Dear Friends, Shareholders and Clients:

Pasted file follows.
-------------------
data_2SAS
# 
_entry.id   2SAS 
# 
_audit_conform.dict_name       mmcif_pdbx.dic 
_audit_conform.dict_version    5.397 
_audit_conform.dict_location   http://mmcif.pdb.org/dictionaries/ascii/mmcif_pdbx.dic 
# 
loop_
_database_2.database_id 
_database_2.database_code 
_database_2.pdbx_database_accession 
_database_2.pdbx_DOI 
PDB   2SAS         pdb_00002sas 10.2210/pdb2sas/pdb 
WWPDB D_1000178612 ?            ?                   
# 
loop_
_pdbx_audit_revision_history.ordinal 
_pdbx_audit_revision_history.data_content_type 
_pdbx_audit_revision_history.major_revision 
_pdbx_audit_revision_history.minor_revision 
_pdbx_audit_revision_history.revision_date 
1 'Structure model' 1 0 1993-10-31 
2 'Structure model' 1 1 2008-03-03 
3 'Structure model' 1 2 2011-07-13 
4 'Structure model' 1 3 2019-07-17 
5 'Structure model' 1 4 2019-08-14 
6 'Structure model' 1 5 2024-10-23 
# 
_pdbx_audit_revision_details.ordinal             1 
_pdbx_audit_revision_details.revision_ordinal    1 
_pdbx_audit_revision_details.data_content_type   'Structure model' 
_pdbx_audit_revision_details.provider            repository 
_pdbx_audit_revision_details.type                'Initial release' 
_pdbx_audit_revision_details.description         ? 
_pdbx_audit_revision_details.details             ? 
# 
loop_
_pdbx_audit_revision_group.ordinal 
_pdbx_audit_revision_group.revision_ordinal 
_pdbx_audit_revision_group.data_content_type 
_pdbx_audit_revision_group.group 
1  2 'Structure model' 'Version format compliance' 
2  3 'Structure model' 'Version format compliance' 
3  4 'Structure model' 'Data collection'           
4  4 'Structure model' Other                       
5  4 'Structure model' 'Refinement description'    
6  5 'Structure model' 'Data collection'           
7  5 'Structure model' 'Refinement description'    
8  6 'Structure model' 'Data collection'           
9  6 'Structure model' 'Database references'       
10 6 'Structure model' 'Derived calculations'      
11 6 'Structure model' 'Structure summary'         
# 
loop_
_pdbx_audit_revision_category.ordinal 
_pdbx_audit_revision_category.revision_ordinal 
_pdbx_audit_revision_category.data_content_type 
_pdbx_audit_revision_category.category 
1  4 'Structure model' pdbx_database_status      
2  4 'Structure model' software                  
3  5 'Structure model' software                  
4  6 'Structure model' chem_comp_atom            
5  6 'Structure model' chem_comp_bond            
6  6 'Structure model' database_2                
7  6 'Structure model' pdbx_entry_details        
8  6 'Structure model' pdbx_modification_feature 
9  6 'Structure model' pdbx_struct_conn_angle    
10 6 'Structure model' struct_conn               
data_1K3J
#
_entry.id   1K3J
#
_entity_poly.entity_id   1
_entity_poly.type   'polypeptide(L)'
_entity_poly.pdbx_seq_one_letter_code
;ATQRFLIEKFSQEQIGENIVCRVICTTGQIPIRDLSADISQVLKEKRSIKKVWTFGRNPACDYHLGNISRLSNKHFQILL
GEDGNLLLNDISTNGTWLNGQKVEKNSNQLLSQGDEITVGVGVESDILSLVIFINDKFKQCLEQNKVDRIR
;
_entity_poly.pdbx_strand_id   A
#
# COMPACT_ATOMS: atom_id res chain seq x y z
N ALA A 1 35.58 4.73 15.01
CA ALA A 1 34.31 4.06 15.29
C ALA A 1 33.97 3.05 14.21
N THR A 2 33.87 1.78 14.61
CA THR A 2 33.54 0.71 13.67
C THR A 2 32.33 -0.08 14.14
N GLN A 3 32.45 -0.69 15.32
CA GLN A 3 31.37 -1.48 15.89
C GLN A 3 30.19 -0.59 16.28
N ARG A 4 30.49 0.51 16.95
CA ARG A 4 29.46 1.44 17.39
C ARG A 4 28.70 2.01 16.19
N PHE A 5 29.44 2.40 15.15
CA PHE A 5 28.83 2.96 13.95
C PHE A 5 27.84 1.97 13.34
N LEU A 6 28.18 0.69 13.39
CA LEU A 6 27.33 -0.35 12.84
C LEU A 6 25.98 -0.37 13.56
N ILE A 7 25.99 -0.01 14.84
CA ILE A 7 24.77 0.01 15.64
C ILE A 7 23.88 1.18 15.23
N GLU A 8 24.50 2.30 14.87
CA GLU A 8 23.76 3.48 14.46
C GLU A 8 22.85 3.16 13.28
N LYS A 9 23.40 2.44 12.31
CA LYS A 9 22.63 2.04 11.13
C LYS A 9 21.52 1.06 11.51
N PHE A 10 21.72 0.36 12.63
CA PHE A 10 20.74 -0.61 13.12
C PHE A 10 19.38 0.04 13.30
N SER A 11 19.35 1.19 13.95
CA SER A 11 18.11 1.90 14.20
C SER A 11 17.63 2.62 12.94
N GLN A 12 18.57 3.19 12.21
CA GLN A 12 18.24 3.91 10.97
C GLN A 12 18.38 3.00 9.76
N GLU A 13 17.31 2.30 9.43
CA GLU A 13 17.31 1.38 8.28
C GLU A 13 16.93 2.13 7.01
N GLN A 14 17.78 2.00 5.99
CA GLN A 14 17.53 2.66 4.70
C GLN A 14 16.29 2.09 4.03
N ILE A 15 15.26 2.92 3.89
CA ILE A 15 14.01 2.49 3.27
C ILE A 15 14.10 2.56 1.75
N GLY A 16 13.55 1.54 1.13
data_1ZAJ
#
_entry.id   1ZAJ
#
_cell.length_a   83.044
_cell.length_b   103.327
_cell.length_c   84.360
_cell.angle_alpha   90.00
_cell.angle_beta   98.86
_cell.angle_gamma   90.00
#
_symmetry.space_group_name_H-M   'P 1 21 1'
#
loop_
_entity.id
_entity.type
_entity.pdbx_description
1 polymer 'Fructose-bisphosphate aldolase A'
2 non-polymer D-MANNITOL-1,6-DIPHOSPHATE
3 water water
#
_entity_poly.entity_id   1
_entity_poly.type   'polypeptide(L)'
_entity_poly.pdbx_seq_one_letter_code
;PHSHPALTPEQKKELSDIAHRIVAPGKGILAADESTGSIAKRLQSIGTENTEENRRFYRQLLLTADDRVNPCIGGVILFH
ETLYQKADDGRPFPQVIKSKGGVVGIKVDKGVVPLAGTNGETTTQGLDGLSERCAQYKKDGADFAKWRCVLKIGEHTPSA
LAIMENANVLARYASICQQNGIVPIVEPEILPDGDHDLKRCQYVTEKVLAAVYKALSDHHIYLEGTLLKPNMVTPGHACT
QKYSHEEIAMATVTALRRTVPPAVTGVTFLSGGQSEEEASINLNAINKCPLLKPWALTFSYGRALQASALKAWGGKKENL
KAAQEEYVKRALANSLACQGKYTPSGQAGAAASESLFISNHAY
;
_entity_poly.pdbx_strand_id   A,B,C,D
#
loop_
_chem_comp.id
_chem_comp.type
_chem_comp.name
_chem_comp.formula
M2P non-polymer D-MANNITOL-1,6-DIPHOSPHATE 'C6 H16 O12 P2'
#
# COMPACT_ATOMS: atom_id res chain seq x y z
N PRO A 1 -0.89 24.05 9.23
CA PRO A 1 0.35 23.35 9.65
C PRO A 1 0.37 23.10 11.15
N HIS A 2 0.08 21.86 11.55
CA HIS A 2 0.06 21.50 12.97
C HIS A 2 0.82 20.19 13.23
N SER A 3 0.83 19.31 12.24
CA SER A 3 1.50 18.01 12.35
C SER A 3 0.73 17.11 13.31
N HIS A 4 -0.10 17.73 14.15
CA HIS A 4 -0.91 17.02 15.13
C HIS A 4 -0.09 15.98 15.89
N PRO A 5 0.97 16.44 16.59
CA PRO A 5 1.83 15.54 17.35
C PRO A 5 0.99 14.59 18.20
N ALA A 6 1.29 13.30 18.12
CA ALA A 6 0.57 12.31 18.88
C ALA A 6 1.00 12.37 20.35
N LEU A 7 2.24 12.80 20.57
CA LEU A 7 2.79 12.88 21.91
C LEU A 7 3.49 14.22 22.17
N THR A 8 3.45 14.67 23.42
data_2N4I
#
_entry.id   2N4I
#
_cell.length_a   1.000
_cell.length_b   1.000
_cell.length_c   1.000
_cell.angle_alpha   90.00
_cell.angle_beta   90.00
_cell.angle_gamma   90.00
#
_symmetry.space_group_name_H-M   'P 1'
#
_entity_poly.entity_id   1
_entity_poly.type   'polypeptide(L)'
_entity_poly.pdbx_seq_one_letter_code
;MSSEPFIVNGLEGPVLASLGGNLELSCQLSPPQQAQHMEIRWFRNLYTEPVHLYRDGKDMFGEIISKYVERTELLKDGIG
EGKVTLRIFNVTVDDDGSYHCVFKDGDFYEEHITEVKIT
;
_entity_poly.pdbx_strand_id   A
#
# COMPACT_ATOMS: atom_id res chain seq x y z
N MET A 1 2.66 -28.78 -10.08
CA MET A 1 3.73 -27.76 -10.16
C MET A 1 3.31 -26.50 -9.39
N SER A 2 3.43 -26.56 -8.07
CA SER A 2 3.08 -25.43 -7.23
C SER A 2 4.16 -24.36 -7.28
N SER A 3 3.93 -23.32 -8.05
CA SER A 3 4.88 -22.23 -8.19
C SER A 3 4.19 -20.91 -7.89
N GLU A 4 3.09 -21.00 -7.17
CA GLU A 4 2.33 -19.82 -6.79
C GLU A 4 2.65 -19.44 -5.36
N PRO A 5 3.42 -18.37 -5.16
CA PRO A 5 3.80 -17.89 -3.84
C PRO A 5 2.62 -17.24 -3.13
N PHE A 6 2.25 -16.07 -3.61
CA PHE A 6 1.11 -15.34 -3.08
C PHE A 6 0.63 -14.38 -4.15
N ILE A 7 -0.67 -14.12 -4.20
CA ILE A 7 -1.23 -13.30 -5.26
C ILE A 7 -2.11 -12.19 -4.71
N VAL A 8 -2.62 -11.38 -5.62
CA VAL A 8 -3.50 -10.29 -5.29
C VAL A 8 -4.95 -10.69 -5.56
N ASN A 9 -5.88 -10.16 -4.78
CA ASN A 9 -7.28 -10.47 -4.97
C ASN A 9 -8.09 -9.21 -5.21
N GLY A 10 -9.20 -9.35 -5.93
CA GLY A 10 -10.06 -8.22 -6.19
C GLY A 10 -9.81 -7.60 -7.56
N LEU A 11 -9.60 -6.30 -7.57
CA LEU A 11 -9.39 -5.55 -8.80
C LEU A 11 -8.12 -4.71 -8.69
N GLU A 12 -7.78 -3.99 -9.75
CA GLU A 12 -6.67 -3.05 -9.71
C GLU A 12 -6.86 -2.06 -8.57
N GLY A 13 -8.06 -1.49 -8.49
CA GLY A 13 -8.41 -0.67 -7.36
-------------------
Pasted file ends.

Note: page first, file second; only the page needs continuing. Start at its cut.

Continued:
The first quarter of 2012 marked The Victory Bank’s sixth consecutive profitable quarter, with the Bank continuing to gather momentum and increase its operating efficiencies. Total assets reached $111 million, loans $89 million, and total deposits averaged between $98 million and $101 million. Despite a very small marketing budget, the Bank has been very successful in attracting new clients to the Bank, partly because of our commitment to small business and professional practice lending, and because our commitment to a superior client experience has attracted a considerable amount of retail banking business. We spend our days “out and about,” and much of our growth comes from good referrals made by satisfied clients and local centers of influence who believe in what we are doing. Another important part of our offerings includes loans through the SBA, helping the Bank lend to borrowers that might not otherwise qualify for conventional bank financing.